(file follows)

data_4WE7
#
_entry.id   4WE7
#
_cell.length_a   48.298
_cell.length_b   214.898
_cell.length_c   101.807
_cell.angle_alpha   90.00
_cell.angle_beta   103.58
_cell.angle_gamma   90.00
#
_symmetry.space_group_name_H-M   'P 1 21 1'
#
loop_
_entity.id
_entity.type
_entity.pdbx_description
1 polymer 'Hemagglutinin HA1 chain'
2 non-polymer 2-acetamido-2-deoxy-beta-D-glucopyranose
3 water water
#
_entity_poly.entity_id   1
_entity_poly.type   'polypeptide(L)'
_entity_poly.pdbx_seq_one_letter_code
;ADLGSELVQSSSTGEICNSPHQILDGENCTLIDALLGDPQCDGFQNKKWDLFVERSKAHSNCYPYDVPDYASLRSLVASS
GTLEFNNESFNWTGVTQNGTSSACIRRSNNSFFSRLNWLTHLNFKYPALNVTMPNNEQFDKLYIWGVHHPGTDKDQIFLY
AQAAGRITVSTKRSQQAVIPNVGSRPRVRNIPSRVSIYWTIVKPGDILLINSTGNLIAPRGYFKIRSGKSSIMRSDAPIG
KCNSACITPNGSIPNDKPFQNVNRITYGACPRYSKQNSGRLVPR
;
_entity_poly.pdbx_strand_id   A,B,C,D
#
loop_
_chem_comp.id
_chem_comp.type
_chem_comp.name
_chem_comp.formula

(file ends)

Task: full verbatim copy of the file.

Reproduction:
data_4WE7
#
_entry.id   4WE7
#
_cell.length_a   48.298
_cell.length_b   214.898
_cell.length_c   101.807
_cell.angle_alpha   90.00
_cell.angle_beta   103.58
_cell.angle_gamma   90.00
#
_symmetry.space_group_name_H-M   'P 1 21 1'
#
loop_
_entity.id
_entity.type
_entity.pdbx_description
1 polymer 'Hemagglutinin HA1 chain'
2 non-polymer 2-acetamido-2-deoxy-beta-D-glucopyranose
3 water water
#
_entity_poly.entity_id   1
_entity_poly.type   'polypeptide(L)'
_entity_poly.pdbx_seq_one_letter_code
;ADLGSELVQSSSTGEICNSPHQILDGENCTLIDALLGDPQCDGFQNKKWDLFVERSKAHSNCYPYDVPDYASLRSLVASS
GTLEFNNESFNWTGVTQNGTSSACIRRSNNSFFSRLNWLTHLNFKYPALNVTMPNNEQFDKLYIWGVHHPGTDKDQIFLY
AQAAGRITVSTKRSQQAVIPNVGSRPRVRNIPSRVSIYWTIVKPGDILLINSTGNLIAPRGYFKIRSGKSSIMRSDAPIG
KCNSACITPNGSIPNDKPFQNVNRITYGACPRYSKQNSGRLVPR
;
_entity_poly.pdbx_strand_id   A,B,C,D
#
loop_
_chem_comp.id
_chem_comp.type
_chem_comp.name
_chem_comp.formula